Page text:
WGRC gives away $1,500 in reusable period products to promote sustainability


Riley Fletcher

First-year Kylie Torres attends the “Period Party” at the Women’s and Gender Resource Center on October 27th.

by Riley Fletcher, Staff Reporter

The Women’s and Gender Resource Center (WGRC) held a sustainable period party on Oct. 26. Their goal was to provide people who get periods with sustainable options for “handling their flow.”

Triniti Krauss is a member of the WGRC who helped plan the period party and strongly believes in the importance of sustainability.

“As part of our sustainable commitment, we did not order any products before this event because things like period underwear or menstrual cups, you have different sizes, different bodies and different preferences,” Krauss said. “Somebody who has a vagina and menstruates might not feel comfortable in a typical bikini-style underwear and there are other options out there, so if somebody wants those other options, we want to provide them.”

The event gave students the opportunity to sign up to receive various sustainable period products: menstrual cups, reusable pads and period underwear. Attendees could sign up to receive items ordered to size, style and comfortability. 

The student government association allocated $1,500 for the event, but Kraus says they are willing to ask SGA for more funds if the orders exceed the original budget. The WGRC also got a sponsorship from menstrual cup brand DivaCup to help lower the cost.

“Period products are really expensive, and reusable period products are even more expensive,” Kraus said. “So we wanted to provide low cost or no cost period product options to our campus community. Having a sustainable and reusable option means you’re going to be able to spend less on your tampons, your pads, or whatever your period option is now, which is really important because we’re college kids and we’re kind of poor. To be able to reduce some of those costs for our campus community is really important, especially with overcoming COVID times.”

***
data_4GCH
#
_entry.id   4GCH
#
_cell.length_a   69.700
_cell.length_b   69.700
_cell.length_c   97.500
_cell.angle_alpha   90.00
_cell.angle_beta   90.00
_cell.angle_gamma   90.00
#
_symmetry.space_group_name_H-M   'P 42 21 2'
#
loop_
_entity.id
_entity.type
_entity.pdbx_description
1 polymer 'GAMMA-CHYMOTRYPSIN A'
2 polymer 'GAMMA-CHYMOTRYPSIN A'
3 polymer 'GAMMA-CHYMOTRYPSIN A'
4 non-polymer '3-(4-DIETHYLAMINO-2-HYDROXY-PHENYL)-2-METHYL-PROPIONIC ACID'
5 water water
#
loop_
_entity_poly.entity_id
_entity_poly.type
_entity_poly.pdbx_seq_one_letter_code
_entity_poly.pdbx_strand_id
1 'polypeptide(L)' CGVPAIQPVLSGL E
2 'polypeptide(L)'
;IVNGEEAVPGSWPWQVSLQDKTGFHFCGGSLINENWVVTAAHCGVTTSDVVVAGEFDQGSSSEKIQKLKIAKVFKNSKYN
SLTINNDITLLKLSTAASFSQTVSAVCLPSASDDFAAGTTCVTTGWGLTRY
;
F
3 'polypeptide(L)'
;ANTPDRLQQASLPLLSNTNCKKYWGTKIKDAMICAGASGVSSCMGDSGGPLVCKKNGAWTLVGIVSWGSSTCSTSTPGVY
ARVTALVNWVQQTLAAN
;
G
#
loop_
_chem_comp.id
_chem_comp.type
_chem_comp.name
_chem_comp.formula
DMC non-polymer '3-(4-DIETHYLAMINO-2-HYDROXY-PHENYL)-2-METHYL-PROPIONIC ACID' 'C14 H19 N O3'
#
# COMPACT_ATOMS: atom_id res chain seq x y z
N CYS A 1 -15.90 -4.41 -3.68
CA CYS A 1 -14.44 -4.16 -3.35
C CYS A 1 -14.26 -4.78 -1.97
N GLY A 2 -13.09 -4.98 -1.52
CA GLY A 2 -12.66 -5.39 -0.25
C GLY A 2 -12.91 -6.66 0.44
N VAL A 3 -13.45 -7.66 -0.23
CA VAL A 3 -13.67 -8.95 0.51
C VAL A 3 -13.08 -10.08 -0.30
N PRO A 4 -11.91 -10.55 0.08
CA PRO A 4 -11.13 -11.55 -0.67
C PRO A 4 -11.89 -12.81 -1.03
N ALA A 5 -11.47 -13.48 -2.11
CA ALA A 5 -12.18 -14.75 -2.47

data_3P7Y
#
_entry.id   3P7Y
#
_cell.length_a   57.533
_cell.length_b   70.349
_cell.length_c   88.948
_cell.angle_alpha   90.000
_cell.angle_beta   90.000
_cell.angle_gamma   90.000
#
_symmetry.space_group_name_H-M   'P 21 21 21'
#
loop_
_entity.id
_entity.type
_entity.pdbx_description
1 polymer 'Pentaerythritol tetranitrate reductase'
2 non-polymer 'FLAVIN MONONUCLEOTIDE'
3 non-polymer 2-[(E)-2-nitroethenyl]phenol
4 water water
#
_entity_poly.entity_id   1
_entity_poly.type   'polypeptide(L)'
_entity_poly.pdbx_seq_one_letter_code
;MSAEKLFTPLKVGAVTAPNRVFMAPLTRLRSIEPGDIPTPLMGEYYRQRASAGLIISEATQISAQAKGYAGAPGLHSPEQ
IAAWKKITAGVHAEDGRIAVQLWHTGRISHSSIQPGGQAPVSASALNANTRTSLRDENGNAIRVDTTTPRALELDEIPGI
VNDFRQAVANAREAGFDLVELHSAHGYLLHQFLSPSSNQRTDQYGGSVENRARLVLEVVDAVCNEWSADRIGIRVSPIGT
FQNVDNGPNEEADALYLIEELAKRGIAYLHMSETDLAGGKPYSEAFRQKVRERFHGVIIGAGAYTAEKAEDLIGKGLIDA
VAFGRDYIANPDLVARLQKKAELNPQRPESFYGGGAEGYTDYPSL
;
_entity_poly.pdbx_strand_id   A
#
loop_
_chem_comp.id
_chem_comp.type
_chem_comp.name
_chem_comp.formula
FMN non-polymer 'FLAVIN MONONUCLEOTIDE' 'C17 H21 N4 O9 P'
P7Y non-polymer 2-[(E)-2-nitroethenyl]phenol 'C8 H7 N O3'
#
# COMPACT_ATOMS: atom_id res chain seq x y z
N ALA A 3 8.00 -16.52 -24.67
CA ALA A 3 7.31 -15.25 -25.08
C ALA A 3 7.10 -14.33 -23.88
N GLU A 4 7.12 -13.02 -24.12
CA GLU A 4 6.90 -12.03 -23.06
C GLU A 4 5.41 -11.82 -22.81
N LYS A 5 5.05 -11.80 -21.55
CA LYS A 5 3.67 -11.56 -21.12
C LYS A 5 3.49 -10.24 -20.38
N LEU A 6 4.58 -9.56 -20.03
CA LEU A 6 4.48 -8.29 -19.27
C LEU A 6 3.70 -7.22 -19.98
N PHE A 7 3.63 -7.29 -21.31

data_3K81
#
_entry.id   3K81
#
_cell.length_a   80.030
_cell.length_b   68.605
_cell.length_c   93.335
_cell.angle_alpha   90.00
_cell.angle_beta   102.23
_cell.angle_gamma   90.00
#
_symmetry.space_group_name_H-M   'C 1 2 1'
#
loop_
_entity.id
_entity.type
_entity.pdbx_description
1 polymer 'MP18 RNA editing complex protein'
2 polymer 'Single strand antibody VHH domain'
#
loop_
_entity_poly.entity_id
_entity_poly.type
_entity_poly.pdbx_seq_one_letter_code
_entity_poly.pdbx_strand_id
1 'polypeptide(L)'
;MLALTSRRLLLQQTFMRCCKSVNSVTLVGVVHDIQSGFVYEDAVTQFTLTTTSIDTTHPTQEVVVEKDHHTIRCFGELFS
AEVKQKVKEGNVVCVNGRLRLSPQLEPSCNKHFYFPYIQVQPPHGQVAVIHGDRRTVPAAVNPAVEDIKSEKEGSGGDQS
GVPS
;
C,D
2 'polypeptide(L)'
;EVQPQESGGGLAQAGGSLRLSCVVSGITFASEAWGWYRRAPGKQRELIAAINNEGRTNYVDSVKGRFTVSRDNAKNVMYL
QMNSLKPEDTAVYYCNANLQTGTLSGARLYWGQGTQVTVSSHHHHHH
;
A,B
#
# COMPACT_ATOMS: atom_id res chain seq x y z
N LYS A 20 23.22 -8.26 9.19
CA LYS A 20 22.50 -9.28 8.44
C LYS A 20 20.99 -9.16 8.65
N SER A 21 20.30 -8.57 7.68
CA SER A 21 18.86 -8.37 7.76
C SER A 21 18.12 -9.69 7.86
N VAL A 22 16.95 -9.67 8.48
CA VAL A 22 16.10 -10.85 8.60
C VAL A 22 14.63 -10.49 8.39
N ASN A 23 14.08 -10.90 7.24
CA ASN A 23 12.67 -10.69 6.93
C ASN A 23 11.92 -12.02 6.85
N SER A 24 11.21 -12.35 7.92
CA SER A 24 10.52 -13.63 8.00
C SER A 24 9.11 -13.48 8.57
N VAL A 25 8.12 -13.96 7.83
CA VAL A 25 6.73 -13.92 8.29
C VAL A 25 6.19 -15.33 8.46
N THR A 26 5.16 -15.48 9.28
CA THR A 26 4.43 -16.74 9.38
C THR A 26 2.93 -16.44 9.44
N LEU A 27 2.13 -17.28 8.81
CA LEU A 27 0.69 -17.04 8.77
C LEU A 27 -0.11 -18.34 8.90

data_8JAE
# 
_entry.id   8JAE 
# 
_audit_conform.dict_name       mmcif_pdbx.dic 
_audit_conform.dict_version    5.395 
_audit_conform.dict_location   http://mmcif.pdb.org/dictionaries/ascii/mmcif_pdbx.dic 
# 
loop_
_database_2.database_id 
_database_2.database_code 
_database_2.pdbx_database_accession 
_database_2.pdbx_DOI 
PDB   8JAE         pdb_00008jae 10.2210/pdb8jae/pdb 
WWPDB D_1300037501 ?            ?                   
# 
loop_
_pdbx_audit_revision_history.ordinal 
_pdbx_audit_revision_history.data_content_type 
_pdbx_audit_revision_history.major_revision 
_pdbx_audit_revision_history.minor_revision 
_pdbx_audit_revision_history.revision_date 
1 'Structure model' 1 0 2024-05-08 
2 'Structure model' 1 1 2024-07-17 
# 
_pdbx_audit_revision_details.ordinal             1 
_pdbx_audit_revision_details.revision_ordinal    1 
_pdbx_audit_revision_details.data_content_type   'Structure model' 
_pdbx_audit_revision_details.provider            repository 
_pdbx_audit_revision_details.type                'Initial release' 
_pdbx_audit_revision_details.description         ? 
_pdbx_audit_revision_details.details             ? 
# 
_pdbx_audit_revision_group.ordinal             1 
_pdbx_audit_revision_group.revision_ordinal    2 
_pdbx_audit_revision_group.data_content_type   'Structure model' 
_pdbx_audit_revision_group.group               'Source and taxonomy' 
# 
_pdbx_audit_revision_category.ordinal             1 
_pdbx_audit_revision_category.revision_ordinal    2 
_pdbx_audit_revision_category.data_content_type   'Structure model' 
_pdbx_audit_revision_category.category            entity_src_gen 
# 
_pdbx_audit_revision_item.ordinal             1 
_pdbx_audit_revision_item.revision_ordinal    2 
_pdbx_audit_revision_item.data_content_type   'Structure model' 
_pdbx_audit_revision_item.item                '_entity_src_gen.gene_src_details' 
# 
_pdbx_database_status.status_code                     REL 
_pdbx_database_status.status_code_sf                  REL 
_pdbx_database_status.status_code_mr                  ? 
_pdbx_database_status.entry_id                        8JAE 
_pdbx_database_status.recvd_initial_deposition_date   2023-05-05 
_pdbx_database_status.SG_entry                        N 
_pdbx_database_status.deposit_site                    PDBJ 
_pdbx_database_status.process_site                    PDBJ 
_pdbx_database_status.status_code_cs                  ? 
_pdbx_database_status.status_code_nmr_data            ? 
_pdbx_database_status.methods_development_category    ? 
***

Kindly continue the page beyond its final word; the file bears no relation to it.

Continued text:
The party also educated participants on the impact of traditional single-use period products.

“Period products contribute to a lot of waste,” Krauss said. “Things like tampons and pads, the FDA doesn’t regulate those, so you literally don’t know what you’re shoving up your vagina. That can cause a lot of problems. It can cause discomfort. It can cause irritation.”

A menstruating person is likely to use between 12,000-15,000 pads, tampons and panty liners in a lifetime. The Center for Marine Conservation claims that they collected over 170,000 tampon applicators along the U.S. coastal areas in one year.

Heidi Ekborg-Ott is a member of the WGRC who was also involved in the planning of the party.

“The idea came to us towards the very beginning of the semester when we were laying out all of our ideas for things we could do with the WGRC,” Ekborg-Ott said. “We were like, ‘What should we do that supports the LGBTQ+ community? What do we do that supports women?’ So this was one of the events that would specifically support women and people with periods in general.”

The sustainable period party also aimed to show people that periods do not have to be shameful.

“We, being us people who menstruate, are often shamed because we have blood come out of our vaginas. It’s like we’re supposed to keep it secret when I’m in so much pain,” Krauss said. “I have blood literally pouring out of my vagina, and I have to do all my schoolwork. I have to go to work, and I’m in tons of pain. Why should I have to keep that secret? So, part of this party is to break the stigma surrounding periods.”